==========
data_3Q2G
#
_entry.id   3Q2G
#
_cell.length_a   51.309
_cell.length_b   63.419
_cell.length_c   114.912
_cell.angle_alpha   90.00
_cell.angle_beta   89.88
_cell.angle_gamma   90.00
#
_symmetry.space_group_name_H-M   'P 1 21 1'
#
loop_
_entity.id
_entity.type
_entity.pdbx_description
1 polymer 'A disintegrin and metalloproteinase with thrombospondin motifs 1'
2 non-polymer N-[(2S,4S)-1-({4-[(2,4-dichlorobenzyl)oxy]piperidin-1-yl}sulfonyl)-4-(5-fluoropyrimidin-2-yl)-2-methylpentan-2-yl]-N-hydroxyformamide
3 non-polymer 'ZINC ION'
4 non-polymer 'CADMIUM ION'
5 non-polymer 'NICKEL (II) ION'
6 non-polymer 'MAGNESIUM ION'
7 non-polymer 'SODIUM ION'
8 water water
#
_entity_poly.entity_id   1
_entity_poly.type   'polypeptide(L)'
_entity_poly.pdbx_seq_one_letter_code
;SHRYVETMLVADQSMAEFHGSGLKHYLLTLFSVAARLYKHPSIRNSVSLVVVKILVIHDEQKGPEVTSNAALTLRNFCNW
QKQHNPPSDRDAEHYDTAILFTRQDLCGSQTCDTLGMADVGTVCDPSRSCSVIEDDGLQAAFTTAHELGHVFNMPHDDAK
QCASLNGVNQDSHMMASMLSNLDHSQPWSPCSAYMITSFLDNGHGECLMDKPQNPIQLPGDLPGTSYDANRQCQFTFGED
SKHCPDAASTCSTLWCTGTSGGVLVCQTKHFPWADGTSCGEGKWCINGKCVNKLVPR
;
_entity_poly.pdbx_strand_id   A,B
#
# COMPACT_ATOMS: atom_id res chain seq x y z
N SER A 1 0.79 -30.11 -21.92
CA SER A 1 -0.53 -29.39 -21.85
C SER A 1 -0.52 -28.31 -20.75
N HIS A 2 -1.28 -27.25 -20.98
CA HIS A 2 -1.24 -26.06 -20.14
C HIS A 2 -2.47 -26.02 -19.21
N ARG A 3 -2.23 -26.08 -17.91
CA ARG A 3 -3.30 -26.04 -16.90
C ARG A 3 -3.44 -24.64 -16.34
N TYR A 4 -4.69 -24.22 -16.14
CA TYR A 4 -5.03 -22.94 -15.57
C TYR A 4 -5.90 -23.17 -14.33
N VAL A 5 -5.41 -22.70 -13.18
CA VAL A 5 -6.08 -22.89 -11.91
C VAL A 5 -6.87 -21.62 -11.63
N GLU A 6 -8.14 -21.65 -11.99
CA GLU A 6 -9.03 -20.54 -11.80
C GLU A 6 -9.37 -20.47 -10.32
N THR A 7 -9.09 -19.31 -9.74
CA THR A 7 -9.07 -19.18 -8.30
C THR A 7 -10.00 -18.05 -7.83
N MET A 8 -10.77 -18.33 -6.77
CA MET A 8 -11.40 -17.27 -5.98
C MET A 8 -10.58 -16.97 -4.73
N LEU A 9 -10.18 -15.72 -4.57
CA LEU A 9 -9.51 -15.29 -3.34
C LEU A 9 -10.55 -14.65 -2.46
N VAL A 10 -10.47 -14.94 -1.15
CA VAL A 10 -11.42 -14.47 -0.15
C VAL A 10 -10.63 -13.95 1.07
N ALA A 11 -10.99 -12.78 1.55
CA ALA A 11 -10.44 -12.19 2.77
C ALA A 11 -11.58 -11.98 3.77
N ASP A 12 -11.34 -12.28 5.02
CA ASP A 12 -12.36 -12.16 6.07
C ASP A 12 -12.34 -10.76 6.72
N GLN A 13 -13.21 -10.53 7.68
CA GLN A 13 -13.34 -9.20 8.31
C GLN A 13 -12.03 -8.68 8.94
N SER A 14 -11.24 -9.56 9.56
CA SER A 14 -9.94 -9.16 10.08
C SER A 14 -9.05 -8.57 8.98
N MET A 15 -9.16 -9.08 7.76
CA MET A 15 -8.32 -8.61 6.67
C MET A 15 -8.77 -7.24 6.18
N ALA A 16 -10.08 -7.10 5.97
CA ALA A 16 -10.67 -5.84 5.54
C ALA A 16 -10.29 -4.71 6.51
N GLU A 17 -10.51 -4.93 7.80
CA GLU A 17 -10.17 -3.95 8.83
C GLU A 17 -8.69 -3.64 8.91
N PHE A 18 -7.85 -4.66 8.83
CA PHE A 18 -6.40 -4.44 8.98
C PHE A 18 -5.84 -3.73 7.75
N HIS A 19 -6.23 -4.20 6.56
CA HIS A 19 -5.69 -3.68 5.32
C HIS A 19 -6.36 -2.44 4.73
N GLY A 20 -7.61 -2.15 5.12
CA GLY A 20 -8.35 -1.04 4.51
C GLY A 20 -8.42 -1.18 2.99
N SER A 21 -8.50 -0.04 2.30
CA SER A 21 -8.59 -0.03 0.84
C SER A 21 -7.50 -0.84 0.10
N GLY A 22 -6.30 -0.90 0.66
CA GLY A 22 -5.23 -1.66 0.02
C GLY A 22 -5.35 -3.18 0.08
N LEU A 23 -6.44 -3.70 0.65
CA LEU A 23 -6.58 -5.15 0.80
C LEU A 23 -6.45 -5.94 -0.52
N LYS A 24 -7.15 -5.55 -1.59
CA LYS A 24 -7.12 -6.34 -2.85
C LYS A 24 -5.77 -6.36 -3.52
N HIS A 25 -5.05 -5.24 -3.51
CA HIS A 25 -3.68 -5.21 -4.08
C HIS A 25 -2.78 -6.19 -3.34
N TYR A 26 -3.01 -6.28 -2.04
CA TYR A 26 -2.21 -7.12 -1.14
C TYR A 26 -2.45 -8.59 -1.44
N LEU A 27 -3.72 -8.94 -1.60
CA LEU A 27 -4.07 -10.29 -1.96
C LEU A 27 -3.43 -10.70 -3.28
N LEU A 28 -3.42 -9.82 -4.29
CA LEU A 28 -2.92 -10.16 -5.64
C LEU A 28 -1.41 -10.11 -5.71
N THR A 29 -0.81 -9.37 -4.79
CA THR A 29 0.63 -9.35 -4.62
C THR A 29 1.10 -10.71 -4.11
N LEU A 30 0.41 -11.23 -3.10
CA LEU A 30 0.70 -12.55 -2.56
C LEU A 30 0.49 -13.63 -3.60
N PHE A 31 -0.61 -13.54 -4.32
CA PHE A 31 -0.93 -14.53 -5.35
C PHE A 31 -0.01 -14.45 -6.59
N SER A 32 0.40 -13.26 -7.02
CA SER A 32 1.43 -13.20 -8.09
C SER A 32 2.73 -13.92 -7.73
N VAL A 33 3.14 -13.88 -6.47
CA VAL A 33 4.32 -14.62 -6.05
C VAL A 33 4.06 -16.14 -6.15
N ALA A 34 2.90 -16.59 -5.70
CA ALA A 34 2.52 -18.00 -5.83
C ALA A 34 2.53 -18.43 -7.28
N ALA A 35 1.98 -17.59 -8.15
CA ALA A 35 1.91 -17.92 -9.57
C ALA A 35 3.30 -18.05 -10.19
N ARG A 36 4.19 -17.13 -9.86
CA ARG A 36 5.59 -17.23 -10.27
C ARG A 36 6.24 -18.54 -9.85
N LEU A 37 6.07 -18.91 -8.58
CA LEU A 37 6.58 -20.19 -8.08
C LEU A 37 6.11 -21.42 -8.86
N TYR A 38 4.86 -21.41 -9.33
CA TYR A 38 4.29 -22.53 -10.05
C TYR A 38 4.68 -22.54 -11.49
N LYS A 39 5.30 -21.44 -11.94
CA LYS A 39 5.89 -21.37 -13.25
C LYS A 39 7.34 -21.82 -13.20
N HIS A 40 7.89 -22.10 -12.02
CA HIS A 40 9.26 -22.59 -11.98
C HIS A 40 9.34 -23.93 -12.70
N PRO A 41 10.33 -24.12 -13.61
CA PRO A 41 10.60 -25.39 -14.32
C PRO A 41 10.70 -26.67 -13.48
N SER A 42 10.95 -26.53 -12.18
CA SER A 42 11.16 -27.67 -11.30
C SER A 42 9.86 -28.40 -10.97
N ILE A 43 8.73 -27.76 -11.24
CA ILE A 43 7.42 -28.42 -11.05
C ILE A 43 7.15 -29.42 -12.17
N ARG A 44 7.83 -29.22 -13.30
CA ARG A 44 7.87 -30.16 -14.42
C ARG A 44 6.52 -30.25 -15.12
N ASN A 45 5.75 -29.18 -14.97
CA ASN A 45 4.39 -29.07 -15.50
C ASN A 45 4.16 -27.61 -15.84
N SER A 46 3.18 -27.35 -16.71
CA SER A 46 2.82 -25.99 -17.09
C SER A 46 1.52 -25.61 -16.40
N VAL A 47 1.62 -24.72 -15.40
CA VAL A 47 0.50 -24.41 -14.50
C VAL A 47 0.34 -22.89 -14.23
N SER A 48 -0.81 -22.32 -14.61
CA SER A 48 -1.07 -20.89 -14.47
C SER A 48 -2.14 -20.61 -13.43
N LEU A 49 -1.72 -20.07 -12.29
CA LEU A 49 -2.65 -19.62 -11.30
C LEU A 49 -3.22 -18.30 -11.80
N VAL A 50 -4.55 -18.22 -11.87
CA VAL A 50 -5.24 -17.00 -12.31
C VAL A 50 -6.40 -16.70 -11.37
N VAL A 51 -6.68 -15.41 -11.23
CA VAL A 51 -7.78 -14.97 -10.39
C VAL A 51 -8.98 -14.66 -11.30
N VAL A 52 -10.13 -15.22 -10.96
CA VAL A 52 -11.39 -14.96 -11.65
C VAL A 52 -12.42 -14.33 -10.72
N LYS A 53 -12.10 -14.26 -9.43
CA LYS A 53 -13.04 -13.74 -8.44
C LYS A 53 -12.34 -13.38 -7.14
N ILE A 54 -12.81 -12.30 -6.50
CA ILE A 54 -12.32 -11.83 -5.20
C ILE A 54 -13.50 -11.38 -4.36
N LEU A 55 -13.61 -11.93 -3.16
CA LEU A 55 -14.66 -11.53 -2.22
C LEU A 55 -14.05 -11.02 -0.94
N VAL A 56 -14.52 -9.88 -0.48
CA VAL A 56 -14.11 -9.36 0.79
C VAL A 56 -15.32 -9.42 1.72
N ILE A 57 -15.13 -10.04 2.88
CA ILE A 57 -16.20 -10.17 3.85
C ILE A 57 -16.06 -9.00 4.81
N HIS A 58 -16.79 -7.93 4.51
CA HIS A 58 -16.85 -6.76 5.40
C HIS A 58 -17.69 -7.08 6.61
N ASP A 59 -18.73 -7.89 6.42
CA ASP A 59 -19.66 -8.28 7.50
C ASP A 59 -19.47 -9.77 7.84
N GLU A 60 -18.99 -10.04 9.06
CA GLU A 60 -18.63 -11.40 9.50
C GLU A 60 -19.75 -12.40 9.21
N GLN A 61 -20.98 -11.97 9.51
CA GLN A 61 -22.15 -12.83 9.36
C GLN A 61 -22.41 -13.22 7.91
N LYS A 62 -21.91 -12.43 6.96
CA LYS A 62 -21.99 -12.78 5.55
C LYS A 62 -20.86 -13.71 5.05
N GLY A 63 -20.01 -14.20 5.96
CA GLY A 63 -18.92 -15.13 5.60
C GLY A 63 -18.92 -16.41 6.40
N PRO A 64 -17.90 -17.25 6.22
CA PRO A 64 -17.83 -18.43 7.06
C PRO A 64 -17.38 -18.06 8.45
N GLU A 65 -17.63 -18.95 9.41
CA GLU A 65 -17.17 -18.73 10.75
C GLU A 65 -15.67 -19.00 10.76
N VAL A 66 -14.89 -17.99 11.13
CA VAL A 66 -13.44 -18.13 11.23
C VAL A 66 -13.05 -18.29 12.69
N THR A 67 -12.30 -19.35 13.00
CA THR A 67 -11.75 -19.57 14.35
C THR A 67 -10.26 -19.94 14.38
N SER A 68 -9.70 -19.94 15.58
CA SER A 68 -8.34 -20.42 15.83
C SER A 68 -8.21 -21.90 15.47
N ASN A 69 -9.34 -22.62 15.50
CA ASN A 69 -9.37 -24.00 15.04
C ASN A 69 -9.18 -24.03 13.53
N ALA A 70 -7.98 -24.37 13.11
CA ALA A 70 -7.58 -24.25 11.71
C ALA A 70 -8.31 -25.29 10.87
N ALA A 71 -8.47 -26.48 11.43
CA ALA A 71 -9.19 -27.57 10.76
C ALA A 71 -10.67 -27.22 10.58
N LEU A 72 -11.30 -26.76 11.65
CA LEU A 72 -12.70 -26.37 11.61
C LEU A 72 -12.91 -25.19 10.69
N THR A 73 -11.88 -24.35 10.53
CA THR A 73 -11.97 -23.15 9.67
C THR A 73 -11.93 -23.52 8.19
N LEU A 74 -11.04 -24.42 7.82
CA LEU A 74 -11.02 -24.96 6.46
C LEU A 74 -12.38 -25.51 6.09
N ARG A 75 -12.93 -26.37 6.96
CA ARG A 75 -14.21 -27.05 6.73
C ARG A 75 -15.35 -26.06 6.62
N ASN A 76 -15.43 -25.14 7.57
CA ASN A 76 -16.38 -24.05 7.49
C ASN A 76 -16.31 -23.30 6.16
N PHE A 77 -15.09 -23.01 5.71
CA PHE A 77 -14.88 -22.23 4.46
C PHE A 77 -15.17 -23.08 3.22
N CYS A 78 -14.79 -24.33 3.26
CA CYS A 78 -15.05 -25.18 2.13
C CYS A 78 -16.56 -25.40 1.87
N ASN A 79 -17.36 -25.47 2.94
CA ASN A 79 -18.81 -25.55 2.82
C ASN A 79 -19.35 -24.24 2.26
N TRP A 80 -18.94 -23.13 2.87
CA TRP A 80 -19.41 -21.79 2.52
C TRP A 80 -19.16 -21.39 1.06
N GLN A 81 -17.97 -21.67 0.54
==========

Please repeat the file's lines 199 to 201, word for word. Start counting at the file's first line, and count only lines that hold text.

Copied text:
C ILE A 54 -13.50 -11.38 -4.36
N LEU A 55 -13.61 -11.93 -3.16
CA LEU A 55 -14.66 -11.53 -2.22